Tag Archives: Drugs

Hahn Defends Using Less ‘Robust’ Data During COVID, But Critics Contend It Has Gone Too Far

Sarah Karlin-Smith, Informa Pharma Intelligence: June 04, 2020


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Anecdotes Are Not Data Sets

The regulatory flexibility touted by Hahn was embraced to some degree by even some of the agency’s most notable critics, who agreed that the nature of the COVID-19 pandemic should allow for a different pace of decision making than under normal circumstances. However, they said they were concerned that FDA is misusing such flexibility, particularly when it came to the emergency use authorization (EUA) for hydroxychloroquine and chloroquine.

“I agree with Dr. Hahn that in emergency situations it makes sense to move quickly and change course quickly if the evidence is different from what was hoped for. But the only justification for making [hydroxychloroquine] immediately widely available was that President Trump had ‘a good feeling about it,” said Diana Zuckerman, president of the National Center for Health Research.

The EUA was granted based on laboratory data and anecdotal clinical reports. (Also see “FDA’s Emergency Use Authorization for Malaria Drugs Could Hinder Trials of Other COVID-19 Treatments” – Pink Sheet, 30 Mar, 2020.)

Zuckerman described this not as datasets but as anecdotal evidence. “Scientists don’t call anecdotal evidence datasets. As any scientist can tell you, the plural of anecdote is ‘anecdotes’ not ‘data,”” Zuckerman said.

In an emergency situation “making decisions on the fly and using the best data that you have is inevitable,” but the agency should follow certain principles when it does this, said Aaron Kesselheim, the director of the Program on Regulation, Therapeutics and Law at Harvard Medical School and Brigham and Women’s Hospital.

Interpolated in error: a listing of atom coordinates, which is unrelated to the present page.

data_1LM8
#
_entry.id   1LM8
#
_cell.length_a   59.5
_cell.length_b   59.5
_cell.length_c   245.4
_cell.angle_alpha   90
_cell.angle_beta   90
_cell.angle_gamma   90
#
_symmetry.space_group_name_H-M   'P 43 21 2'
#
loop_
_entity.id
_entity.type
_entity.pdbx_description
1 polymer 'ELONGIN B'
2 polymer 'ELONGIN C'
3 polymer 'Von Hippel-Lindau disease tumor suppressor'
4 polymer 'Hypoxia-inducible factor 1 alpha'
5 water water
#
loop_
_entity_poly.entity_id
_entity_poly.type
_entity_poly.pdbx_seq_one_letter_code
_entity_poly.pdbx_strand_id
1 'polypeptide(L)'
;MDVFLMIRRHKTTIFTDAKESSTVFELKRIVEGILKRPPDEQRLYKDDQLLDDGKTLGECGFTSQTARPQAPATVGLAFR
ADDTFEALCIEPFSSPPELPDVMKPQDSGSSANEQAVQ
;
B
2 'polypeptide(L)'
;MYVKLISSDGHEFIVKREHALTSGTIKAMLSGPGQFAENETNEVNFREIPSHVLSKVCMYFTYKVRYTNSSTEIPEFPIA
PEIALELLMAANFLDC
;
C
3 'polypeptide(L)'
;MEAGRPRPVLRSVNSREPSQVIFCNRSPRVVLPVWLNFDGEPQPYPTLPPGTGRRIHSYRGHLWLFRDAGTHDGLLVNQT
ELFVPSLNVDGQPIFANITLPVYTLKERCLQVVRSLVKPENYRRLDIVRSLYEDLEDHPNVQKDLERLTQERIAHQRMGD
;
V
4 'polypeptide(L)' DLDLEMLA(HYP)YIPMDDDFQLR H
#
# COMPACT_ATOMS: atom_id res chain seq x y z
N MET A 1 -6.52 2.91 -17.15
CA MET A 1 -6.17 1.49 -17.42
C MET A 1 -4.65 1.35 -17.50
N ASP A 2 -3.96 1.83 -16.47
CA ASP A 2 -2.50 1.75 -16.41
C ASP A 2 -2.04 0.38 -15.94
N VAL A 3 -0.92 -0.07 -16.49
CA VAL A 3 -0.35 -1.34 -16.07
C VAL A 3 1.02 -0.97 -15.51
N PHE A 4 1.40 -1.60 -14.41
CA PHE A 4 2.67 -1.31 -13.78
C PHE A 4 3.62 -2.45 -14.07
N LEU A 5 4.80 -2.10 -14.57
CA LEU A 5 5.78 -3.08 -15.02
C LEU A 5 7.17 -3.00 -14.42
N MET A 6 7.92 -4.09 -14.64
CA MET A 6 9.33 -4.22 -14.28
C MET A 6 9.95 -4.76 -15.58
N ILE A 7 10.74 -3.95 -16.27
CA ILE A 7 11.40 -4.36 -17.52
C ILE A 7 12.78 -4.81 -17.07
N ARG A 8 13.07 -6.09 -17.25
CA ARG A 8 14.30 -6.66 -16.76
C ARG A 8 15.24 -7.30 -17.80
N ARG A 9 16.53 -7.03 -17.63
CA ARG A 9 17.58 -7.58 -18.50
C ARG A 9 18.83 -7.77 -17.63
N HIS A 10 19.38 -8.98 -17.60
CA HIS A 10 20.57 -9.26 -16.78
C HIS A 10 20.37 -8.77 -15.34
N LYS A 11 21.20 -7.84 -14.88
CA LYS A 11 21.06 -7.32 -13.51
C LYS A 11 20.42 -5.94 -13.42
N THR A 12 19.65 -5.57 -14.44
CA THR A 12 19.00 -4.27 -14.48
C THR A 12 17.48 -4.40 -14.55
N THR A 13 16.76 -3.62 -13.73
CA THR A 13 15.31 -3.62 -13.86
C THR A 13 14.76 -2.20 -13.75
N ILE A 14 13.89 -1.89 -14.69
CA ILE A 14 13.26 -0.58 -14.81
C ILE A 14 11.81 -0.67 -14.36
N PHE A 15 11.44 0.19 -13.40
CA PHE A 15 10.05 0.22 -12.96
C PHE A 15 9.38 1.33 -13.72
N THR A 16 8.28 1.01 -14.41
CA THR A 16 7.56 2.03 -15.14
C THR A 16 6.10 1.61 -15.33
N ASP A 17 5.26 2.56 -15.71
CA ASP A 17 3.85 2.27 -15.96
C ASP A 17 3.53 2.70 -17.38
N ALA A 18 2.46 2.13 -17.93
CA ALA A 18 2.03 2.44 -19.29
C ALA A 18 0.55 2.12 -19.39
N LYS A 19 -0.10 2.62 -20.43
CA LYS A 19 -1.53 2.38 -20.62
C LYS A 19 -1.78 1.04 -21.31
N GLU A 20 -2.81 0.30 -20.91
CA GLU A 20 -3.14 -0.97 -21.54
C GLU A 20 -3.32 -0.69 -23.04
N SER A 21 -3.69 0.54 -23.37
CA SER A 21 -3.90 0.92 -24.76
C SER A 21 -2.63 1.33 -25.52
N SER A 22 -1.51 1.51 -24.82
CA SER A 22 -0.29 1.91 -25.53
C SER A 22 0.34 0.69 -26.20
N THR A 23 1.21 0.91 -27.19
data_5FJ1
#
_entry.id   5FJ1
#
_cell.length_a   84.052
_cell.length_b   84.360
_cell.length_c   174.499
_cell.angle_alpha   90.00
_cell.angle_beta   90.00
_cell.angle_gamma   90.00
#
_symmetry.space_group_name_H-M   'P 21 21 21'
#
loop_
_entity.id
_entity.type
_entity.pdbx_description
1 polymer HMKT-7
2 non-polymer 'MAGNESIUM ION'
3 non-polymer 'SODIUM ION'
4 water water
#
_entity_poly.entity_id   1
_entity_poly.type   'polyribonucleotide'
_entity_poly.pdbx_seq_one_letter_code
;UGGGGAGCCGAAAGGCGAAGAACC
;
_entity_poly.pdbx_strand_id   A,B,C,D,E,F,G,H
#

Kesselheim’s third principle was that the FDA should revisit or revise these decisions just as quickly as they made them when new information emerges. He said the FDA has done a good job in some circumstances of adhering to these principles and done less well in others.

As Hahn mentioned in his speech, the agency has reversed some of its early EUAs for COVID-19 tests. (Also see “FDA Yanks Potentially Faulty COVID-19 Antibody Tests – And More May Be On The Chopping Block” – Medtech Insight, 22 May, 2020.)

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Read the full article here.

Medical Professors are Supposed to Share Their Outside Income With the University of California. But Many Don’t.


For nearly two decades, Dr. Neal Hermanowicz has led the movement disorders program at the University of California’s Irvine campus, where he earns more than $380,000 a year in salary and bonuses. The widely respected expert on Parkinson’s and Huntington’s diseases adds to his income by consulting for drug companies.

Since 2014, 11 pharmaceutical companies have paid him a total of at least $588,000 for consulting, speaking and honoraria, according to federal data. For example, he has received more than $225,000 in speaking and consulting fees from San Diego-based Acadia Pharmaceuticals, manufacturer of a controversial drug for Parkinson’s-related psychosis. In 2017, he was the company’s highest-paid physician consultant in the U.S. That year, he prescribed the drug more than 180 times, costing patients or their insurers more than $445,000.

Under University of California rules aimed at discouraging excessive moonlighting, Hermanowicz should not only have reported his outside income to UC Irvine; he should also have turned over more than $200,000 to the school from 2016 to 2018, according to UC Irvine policies. His academic department would then have decided how much to keep and how much to return to him. That didn’t happen. From 2014 to 2018, Hermanowicz didn’t report any payments from pharmaceutical companies on his annual “outside professional activity” forms, which ProPublica obtained through a public records request.